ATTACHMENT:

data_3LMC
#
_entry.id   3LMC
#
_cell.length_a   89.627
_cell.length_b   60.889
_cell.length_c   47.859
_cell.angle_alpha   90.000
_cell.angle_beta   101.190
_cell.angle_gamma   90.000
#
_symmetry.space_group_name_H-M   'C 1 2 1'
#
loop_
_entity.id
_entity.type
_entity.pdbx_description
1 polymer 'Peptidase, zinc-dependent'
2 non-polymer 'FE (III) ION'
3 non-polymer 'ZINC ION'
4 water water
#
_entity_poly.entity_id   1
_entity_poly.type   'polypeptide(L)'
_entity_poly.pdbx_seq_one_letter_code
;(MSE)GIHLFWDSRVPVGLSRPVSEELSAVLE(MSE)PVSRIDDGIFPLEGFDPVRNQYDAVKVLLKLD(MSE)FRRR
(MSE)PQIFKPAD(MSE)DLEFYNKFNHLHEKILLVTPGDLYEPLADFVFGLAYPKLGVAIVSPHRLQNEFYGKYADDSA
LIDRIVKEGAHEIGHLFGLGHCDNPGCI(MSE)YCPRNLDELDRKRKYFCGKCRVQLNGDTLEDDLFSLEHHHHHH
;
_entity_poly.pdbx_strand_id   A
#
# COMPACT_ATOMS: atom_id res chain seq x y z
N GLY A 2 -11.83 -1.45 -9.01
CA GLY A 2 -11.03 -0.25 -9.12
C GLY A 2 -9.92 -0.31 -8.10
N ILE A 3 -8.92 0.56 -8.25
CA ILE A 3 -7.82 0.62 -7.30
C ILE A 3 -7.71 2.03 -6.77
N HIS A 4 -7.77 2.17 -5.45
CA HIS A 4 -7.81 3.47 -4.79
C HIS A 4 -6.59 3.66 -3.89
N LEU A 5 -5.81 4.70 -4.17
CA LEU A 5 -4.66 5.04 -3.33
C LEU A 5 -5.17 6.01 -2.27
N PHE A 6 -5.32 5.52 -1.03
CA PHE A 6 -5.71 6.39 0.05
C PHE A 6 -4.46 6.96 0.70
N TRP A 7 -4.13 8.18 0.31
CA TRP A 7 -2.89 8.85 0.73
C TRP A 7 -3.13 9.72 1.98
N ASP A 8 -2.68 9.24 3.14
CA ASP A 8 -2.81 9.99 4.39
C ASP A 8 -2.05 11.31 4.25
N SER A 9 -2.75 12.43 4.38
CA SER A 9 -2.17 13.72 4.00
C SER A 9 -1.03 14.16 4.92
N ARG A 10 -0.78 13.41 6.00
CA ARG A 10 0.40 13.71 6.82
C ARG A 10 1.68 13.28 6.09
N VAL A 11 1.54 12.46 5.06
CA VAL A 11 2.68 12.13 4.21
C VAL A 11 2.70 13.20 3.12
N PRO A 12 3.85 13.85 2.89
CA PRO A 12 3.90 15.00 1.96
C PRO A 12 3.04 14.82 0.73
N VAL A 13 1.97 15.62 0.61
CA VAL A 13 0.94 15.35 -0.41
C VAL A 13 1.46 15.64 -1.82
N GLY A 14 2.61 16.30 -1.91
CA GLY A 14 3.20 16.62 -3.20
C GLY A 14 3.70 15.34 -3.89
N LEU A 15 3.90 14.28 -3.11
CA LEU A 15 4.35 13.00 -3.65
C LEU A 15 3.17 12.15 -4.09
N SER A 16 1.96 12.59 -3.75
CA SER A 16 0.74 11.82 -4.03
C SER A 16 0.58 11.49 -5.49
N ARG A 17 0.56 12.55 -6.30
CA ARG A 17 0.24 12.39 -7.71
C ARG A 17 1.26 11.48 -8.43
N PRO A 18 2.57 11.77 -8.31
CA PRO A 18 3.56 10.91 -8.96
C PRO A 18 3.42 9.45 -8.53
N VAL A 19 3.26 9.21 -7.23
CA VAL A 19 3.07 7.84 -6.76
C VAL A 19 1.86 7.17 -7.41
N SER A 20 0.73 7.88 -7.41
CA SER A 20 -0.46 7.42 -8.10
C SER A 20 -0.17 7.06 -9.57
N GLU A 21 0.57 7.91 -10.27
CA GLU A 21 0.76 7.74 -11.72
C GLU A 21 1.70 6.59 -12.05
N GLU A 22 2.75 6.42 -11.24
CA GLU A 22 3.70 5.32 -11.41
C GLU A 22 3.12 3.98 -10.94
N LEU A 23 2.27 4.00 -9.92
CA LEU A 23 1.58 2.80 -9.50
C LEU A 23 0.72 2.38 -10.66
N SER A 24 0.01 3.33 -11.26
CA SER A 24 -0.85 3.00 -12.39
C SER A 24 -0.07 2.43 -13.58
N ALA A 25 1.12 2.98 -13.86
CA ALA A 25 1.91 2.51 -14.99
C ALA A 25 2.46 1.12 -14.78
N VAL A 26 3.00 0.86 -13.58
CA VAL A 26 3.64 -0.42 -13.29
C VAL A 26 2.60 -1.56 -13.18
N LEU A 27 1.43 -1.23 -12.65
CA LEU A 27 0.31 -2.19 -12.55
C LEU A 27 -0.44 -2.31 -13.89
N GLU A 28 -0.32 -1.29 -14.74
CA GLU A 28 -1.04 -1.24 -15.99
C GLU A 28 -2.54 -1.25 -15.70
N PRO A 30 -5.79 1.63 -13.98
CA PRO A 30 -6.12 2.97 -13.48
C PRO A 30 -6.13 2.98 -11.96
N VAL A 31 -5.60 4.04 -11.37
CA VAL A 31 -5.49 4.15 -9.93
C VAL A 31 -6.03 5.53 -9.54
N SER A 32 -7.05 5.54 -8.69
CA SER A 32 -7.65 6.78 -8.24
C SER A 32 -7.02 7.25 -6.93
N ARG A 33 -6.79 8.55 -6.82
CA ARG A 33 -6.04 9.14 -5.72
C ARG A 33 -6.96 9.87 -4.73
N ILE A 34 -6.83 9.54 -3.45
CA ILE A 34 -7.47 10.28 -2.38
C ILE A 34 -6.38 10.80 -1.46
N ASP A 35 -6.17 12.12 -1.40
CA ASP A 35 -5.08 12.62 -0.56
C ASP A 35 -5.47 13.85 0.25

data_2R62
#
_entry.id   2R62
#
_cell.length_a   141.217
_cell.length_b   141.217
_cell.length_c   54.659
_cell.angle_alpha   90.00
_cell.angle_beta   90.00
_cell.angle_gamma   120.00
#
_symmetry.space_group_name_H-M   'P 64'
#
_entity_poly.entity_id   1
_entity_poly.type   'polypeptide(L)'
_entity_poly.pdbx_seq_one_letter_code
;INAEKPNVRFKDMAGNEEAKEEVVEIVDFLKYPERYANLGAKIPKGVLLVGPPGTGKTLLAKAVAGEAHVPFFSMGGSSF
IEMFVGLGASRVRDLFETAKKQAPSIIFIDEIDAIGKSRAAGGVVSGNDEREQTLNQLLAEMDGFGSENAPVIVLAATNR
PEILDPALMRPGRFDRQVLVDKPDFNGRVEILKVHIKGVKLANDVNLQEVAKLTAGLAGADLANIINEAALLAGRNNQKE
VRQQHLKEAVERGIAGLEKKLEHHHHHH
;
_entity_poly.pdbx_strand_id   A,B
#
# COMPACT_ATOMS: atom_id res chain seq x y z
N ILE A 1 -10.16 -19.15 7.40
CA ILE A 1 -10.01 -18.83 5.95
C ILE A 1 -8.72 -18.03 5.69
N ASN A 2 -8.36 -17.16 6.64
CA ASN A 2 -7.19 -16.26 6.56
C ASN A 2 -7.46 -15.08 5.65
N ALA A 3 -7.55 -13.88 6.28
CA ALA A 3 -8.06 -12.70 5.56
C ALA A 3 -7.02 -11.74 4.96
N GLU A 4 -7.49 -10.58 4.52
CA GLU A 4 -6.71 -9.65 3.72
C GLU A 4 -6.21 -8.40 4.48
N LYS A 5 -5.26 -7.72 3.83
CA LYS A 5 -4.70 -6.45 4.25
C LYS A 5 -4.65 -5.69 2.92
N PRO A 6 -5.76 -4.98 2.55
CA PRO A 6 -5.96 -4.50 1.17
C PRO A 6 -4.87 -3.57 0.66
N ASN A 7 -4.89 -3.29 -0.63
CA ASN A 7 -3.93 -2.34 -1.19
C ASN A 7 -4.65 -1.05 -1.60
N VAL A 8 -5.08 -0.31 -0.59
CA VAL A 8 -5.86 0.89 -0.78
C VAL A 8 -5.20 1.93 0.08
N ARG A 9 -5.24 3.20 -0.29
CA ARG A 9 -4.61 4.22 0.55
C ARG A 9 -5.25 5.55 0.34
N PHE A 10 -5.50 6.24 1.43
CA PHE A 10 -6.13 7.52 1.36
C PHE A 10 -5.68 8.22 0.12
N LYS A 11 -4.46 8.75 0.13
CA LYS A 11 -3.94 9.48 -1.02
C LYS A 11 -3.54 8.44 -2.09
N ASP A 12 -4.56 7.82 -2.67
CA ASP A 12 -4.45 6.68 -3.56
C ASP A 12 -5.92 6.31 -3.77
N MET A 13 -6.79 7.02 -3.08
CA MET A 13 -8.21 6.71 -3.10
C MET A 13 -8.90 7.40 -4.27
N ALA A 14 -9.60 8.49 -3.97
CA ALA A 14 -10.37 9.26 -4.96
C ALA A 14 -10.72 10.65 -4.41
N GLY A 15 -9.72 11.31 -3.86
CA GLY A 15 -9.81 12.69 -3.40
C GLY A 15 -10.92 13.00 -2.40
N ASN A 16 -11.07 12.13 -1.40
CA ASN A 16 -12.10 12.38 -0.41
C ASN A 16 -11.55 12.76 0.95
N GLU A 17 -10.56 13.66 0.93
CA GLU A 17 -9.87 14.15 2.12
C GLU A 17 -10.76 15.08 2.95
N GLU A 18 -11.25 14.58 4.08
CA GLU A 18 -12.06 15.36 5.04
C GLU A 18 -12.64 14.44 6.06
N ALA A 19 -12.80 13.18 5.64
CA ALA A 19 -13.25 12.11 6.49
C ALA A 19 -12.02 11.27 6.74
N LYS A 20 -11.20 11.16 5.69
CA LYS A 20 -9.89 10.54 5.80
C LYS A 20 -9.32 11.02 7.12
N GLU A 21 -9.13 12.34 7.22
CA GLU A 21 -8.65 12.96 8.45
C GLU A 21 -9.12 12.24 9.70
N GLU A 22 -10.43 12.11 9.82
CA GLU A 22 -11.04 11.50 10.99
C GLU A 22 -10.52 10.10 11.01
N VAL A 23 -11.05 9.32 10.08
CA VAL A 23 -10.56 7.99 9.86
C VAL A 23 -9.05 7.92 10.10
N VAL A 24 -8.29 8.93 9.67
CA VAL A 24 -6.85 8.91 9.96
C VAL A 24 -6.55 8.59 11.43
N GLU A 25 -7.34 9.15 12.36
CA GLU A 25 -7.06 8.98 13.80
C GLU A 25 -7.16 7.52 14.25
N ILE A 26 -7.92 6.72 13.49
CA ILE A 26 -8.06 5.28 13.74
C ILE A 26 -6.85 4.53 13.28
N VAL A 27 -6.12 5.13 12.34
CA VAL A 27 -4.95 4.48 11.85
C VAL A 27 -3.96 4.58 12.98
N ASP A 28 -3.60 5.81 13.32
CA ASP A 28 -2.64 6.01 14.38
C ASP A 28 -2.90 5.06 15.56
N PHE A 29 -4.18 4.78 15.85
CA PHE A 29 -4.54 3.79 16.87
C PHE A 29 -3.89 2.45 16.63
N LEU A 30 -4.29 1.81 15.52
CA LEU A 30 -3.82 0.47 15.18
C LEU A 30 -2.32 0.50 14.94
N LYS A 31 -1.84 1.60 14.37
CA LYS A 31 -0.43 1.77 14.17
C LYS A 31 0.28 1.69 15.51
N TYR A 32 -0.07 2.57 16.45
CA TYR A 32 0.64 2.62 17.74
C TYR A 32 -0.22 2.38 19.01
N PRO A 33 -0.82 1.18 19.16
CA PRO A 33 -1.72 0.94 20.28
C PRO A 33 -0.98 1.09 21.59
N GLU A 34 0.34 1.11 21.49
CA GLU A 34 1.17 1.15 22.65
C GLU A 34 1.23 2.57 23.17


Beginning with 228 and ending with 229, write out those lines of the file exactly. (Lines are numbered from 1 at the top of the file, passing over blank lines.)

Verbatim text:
N GLU A 25 -7.34 9.15 12.36
CA GLU A 25 -7.06 8.98 13.80